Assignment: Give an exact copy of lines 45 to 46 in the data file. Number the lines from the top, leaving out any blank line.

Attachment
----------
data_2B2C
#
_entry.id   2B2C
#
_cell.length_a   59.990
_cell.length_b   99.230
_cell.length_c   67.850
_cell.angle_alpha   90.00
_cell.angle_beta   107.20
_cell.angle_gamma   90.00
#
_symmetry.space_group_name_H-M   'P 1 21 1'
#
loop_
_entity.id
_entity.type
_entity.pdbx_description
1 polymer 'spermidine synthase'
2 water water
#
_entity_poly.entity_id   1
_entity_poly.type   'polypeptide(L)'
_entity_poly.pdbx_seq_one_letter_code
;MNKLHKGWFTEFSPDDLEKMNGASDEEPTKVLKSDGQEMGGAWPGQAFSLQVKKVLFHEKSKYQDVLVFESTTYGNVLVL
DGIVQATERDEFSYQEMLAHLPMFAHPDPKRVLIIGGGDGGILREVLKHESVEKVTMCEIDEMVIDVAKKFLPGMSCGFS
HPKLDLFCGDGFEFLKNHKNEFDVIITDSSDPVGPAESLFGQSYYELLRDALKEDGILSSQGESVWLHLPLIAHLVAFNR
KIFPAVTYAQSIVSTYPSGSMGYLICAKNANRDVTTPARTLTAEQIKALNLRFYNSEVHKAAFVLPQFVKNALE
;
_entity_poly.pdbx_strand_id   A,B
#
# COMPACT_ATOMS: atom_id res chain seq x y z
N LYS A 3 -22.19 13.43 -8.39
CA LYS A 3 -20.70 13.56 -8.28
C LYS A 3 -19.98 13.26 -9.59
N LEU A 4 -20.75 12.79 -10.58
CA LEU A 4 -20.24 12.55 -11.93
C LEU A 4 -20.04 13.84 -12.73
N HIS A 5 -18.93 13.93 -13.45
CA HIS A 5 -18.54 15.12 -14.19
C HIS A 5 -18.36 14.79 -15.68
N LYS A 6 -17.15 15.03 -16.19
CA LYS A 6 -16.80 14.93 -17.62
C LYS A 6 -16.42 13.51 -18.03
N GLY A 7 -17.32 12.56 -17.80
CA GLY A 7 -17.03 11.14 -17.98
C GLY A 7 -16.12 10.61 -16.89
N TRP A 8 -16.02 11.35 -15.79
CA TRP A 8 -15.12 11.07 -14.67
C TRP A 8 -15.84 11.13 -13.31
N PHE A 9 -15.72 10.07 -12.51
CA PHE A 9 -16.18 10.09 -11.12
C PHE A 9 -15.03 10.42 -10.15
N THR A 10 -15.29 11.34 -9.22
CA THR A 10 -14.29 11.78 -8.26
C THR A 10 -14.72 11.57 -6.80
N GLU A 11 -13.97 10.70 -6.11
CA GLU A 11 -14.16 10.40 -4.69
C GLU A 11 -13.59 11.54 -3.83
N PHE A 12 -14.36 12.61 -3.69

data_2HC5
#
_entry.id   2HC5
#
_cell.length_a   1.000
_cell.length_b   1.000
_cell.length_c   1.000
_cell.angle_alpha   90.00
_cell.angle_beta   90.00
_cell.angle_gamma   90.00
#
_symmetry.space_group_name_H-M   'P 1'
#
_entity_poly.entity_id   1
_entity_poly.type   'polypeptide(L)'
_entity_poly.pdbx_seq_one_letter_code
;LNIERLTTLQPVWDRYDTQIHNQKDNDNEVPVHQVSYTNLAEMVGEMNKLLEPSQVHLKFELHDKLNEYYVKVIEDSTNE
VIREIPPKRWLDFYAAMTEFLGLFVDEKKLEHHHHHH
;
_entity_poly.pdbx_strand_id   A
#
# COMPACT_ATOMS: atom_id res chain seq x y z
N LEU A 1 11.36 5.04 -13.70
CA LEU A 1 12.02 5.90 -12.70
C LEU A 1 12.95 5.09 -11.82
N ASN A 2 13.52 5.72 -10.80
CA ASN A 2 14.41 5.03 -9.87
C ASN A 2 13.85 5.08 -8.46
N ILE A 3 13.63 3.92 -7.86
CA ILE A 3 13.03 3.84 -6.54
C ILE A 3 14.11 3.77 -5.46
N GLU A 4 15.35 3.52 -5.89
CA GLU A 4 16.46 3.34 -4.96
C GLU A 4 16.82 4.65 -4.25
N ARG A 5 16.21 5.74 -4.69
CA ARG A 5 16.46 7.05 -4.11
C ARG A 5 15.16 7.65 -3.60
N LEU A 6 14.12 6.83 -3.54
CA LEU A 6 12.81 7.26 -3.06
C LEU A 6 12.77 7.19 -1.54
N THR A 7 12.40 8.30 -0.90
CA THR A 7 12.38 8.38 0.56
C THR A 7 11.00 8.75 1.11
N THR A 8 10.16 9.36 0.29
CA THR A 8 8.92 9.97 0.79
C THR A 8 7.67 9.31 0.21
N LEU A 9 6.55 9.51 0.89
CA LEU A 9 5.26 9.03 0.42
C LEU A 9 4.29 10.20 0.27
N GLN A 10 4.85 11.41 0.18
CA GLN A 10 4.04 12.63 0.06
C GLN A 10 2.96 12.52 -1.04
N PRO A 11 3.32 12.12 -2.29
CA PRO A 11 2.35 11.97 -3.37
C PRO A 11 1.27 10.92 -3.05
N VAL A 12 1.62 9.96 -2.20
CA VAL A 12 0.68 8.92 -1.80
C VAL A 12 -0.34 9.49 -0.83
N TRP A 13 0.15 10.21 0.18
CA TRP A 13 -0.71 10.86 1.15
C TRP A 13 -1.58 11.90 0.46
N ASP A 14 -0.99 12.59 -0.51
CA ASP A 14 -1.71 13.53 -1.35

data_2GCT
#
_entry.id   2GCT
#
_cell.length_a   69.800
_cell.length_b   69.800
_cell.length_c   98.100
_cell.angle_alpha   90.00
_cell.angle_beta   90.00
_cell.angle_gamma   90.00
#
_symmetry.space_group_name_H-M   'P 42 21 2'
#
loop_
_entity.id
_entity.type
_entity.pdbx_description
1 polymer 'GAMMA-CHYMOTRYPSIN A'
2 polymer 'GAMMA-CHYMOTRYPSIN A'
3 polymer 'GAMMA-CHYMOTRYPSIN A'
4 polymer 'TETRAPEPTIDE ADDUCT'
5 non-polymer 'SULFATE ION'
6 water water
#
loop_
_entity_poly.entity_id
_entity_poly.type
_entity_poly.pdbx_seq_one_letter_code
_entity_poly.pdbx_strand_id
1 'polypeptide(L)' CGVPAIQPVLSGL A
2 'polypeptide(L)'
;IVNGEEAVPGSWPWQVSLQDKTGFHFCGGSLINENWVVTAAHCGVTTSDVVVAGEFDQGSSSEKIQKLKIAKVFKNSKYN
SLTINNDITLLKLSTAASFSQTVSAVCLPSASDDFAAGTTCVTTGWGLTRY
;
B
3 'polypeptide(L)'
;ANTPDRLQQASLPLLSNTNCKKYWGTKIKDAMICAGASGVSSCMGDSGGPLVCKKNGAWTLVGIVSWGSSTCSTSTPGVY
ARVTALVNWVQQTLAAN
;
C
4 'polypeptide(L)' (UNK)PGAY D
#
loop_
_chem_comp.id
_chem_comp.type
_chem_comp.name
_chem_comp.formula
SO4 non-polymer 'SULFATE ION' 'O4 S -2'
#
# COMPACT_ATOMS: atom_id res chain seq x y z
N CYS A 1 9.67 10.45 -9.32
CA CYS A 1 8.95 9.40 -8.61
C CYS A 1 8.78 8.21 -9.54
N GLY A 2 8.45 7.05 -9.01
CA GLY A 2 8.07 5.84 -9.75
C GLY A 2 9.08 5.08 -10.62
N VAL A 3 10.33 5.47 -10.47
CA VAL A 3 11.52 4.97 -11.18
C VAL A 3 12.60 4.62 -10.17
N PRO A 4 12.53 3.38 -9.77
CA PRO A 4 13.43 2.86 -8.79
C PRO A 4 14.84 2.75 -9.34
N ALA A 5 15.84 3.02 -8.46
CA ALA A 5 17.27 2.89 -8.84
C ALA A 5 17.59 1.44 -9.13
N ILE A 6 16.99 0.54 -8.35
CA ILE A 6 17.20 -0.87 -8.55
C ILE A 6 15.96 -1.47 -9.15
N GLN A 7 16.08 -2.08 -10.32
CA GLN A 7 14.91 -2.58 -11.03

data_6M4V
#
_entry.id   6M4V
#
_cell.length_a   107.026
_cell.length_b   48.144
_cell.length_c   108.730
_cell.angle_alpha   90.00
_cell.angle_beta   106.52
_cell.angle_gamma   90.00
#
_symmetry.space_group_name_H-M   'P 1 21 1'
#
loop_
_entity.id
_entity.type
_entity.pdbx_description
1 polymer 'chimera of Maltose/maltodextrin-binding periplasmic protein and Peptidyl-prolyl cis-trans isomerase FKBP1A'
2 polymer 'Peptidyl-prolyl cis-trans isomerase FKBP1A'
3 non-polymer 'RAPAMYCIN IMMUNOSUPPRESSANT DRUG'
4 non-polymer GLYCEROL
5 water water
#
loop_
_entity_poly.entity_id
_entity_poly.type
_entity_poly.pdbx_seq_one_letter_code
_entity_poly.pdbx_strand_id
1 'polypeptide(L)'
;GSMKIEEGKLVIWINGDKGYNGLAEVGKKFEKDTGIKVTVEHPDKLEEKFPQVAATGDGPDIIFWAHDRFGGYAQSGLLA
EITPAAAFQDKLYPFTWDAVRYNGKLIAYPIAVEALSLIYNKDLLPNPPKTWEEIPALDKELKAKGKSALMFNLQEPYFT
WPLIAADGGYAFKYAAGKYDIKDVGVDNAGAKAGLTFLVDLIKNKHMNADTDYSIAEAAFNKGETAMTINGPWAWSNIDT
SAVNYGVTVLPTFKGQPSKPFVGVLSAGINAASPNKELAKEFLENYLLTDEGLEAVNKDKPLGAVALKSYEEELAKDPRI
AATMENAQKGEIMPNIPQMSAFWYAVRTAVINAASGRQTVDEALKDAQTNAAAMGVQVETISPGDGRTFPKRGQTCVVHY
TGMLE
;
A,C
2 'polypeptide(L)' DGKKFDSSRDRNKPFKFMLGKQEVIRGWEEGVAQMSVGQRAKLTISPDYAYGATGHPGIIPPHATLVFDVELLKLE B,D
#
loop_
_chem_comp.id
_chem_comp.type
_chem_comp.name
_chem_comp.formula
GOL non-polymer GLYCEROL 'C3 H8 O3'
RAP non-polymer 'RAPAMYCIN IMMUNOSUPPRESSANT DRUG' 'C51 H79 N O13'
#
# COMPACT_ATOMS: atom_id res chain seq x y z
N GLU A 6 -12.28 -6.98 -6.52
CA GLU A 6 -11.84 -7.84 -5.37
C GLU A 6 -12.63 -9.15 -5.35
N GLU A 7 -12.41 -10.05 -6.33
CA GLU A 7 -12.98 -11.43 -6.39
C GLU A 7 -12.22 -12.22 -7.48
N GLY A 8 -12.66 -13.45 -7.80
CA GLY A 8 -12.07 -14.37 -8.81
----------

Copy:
CA GLY A 7 -17.03 11.14 -17.98
C GLY A 7 -16.12 10.61 -16.89